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Women allowed to enter the Medical Profession from 1876

In the 19th Century, a career as a physician was a highly respected following for a man. Yet it was considered outrageous for any woman to pursue a career in such a traditionally male-dominated profession.

Despite this, some women were determined to succeed. Born in 1836, Elizabeth Garrett Anderson wanted to become a doctor from an early age, but still met with great resistance when applying to medical institutions, all of which denied her entry.

She was finally permitted to attend Middlesex Hospital as a nursing student, but was deeply unpopular, particularly after an incident in which she was shown to be the only student able to answer the lecturer's questions. As a result she was barred from attending by other students.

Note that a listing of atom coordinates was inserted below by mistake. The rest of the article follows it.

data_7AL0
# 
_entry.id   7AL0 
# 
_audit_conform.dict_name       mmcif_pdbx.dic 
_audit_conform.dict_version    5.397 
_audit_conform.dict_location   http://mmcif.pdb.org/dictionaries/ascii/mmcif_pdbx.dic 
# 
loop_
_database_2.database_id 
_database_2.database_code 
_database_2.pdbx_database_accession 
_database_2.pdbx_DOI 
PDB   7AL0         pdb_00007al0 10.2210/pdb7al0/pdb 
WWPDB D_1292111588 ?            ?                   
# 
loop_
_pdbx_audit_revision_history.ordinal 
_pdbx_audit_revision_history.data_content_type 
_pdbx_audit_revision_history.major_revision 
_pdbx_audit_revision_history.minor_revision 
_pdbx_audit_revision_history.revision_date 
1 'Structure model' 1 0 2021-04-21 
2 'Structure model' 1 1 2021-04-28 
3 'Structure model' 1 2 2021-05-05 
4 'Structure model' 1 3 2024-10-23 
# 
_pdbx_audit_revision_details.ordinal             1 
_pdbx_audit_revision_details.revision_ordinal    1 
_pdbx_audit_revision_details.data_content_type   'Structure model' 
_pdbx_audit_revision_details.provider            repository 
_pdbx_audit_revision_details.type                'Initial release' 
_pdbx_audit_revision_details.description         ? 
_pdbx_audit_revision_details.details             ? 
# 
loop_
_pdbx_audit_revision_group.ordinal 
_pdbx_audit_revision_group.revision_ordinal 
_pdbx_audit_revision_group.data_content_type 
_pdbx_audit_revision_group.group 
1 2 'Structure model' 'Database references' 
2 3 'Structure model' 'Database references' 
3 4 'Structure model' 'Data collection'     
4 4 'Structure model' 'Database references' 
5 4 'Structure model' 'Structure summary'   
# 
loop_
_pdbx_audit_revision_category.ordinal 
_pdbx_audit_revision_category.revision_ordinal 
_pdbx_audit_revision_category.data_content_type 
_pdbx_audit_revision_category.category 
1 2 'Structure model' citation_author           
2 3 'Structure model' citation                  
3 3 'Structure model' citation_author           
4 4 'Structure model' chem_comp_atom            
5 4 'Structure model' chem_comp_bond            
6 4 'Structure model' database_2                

In 1865 she took and passed the Society of Apothecaries' exam, as the regulations didn't state that women couldn't sit it. Immediately afterwards, the society changed its rules to forbid women from taking the exam - a discouraging example of the mindset she was up against.

Still determined to become a doctor, she travelled to France where she finally gained her degree from the University of Paris. She married in 1871 and combined having children with her ongoing career - founding the New Hospital for Women in London, and subsequently the London School of Medicine for Women.

In 1876 a government Act declared that all women should be allowed to enter the medical professions - an Act almost certainly influenced by her achievements.

Elizabeth Garrett Anderson can be found in the 1851 Census for Suffolk.

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